- The Washington Times - Thursday, July 7, 2005

You don’t have to like newspapers — and a lot of people don’t — to understand that the jailing of Judith Miller for keeping her word to a source is a sad day for all of us, including those who think it’s a good idea to put reporters in their place.

Bill Keller, the executive editor of the New York Times who is Ms. Miller’s boss, got it exactly right: Her decision to go to jail rather than betray a confidence was “a brave and principled choice … and anybody who believes that government should be aggressively watched feels a chill up their spine today.” It’s not clear what crime, if any, Ms. Miller committed. Indeed, it’s not even clear there was a crime. She was jailed by U.S. District Judge Thomas Hogan because she refused to say whom she had talked to in trying to find out who in the government, perhaps at the White House, “outed” Valerie Plame as a CIA covert agent to Robert Novak, the syndicated columnist who had identified her as such an agent. It’s against the law to identify an intelligence agent if the government is trying to keep his identify a secret, and if such identification is part of “a pattern” of trying to harm the nation’s intelligence apparatus. Ms. Miller asked questions but never wrote a word about it.

The truth is that government officials don’t like being watched, and government officials, definitely including federal judges and special prosecutors, feel a solidarity with the government officials who don’t like being watched. Patrick Fitzgerald, the special prosecutor, has spent $2 million trying to find someone to indict — “the ham sandwich” that any country prosecutor is said to be capable of indicting with one hand in his pocket — and after two years can’t supply value for the government’s money. He persuaded the judge to take it out on somebody, and Judith Miller was elected.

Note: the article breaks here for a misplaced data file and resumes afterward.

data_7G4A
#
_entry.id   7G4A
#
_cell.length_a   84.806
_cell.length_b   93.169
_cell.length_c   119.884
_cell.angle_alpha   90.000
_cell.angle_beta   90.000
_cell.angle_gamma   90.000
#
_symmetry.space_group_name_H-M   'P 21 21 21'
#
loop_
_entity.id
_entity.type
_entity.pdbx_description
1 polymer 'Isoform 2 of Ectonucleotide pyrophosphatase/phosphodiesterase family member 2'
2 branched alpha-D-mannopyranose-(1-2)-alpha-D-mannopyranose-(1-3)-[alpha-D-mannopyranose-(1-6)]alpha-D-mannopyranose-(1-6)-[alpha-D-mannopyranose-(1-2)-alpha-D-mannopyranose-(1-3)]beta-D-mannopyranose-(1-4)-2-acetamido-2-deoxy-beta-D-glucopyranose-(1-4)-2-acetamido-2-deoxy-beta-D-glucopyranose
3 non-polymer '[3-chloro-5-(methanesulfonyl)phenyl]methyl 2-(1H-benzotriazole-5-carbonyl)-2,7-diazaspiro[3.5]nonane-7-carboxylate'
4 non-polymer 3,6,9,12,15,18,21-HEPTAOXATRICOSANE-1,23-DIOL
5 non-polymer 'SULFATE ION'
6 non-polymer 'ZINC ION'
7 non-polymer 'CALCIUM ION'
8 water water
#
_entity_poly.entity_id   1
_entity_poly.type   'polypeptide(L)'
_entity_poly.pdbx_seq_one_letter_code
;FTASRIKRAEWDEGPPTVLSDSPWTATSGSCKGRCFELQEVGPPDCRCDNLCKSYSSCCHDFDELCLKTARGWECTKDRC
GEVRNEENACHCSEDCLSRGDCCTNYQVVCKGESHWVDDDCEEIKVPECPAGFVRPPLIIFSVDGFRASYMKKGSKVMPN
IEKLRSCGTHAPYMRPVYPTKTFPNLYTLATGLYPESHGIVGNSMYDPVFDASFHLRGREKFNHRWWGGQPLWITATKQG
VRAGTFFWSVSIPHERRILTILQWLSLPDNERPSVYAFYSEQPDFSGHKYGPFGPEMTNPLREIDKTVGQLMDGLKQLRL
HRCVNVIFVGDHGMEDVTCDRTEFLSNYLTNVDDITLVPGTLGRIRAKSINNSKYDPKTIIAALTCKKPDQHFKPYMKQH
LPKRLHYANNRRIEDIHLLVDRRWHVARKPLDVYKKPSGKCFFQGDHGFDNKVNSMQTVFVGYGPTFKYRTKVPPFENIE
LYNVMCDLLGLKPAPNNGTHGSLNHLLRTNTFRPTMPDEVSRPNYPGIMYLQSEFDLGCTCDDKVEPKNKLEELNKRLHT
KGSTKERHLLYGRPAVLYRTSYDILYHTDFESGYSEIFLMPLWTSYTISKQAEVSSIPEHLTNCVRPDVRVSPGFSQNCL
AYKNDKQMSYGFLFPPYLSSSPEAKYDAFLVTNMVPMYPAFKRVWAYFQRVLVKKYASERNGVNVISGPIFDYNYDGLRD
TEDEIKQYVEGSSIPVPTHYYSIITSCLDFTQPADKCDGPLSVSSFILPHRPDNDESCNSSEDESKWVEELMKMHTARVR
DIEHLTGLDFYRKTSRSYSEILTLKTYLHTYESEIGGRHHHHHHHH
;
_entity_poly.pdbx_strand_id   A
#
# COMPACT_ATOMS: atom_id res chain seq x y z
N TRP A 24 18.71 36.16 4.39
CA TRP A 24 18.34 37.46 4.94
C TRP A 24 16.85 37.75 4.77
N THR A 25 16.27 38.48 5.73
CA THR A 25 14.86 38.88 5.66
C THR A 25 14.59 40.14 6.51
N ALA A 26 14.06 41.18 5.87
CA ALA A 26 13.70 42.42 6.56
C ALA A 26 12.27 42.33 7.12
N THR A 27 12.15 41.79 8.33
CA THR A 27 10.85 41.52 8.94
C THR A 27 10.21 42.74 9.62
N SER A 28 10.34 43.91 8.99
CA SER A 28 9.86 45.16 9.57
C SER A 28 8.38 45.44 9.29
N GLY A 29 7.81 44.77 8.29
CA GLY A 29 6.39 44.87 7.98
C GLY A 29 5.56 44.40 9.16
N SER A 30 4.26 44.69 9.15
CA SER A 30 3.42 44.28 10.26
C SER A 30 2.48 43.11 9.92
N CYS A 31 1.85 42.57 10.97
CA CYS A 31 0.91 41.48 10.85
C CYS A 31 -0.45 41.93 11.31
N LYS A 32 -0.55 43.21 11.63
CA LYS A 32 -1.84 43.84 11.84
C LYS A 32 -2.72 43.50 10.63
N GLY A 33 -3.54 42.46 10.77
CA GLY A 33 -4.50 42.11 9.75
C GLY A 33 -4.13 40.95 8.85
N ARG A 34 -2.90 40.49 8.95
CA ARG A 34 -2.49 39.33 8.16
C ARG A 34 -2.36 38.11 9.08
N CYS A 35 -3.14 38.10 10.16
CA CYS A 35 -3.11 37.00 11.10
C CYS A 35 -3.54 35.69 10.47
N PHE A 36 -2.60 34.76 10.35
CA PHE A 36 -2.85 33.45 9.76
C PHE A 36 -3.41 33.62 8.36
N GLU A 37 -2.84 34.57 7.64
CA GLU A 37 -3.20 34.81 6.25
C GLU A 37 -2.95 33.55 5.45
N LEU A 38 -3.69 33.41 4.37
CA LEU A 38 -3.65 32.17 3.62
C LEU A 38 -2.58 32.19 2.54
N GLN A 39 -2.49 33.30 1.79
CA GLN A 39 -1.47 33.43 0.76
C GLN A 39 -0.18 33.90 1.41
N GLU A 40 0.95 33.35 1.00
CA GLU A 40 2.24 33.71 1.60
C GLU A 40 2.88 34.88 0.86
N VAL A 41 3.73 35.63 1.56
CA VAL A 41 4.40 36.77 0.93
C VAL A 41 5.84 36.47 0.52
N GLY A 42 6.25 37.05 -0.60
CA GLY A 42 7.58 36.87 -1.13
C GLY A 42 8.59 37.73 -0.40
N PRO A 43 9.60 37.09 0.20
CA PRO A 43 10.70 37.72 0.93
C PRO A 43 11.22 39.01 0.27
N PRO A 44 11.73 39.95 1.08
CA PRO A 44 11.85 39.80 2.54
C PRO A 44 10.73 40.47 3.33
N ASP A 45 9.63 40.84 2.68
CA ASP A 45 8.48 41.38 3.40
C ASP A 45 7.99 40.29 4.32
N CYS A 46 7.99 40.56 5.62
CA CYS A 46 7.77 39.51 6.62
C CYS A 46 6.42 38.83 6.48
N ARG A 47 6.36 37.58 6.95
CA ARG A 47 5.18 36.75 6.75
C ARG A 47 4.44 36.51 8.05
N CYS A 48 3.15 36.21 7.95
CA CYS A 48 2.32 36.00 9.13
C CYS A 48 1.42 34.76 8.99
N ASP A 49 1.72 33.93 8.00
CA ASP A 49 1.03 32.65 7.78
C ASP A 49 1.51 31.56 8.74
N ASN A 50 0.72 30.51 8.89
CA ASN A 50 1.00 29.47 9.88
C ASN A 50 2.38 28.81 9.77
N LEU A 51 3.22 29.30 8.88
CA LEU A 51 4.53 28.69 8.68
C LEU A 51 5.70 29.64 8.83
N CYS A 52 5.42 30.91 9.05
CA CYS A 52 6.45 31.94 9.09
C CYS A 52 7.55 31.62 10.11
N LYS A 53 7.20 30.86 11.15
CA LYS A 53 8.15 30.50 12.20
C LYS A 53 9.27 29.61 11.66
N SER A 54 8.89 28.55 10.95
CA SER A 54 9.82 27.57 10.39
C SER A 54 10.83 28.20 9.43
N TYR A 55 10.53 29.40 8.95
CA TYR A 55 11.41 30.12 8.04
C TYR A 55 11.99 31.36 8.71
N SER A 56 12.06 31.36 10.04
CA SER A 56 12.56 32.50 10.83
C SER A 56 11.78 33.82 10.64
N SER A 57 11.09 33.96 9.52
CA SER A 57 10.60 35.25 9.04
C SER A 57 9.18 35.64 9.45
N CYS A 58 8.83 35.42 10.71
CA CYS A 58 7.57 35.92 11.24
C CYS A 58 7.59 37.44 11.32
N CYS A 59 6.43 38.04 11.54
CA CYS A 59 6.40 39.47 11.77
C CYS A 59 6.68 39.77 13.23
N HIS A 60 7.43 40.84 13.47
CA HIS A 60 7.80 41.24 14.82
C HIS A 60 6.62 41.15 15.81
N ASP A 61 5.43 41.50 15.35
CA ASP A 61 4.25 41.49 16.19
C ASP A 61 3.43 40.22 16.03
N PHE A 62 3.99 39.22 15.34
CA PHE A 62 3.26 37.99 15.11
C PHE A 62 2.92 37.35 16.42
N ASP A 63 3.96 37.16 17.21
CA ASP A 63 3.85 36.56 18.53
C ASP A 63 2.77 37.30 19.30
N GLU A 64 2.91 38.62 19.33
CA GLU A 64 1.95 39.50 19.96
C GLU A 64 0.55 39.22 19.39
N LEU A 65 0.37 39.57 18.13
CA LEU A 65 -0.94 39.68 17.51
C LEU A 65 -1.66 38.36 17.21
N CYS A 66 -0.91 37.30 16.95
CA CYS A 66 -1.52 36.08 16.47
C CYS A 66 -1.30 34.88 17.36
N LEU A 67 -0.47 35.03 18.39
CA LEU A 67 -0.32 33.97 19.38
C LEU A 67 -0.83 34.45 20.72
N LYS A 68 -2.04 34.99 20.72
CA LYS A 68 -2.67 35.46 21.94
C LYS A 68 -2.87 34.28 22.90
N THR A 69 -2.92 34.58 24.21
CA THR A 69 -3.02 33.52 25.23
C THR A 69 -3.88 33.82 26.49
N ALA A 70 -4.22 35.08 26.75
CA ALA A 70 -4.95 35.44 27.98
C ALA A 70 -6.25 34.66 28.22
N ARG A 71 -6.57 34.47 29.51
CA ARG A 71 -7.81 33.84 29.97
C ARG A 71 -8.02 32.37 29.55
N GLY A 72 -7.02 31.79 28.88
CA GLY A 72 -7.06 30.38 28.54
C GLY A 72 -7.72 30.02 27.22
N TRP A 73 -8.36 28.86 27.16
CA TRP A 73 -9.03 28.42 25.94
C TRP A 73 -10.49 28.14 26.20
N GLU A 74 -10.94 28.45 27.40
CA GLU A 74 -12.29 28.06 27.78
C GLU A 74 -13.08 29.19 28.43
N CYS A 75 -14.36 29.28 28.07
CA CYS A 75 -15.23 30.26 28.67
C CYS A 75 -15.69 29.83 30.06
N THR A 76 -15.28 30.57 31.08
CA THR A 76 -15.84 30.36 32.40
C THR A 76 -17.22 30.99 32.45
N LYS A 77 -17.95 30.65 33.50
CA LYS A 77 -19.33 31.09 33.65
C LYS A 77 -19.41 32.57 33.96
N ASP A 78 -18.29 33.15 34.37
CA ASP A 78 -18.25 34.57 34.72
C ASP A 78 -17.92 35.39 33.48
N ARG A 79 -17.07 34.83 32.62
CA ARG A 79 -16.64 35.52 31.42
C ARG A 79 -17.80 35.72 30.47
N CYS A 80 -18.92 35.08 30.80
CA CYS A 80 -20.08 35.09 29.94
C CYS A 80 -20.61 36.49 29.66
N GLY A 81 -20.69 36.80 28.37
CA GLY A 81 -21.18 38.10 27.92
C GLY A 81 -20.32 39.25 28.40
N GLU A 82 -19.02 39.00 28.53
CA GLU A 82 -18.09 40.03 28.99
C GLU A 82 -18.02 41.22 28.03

Judge Hogan no doubt felt the majesty of his authority slighted, and was easily persuaded by Mr. Fitzgerald to rescue him from the tangles of what is obviously a botched investigation. For her part, Judith Miller told the court that she understood the law. “I do not view myself as above the law,” she said. “You are right to send me to prison.” She understands as well that keeping her promise to a source is important, too. If newspapers can be forced to give up their sources, this will prevent chills from running up a lot of government spines. Forty-nine of the states, together with the District of Columbia, have laws in place to protect such sources. These laws were not enacted for the convenience of newspapers, but to buttress the guarantees of the First Amendment that are the heritage of all of us. Once such guarantees are abridged only government officials will speak freely.

Judith Miller saw her duty, and she did it. Every one of us, including Judge Hogan and Prosecutor Fitzgerald, are in her debt. She is clearly the best and biggest man in this sordid episode of justice having run off the rails.



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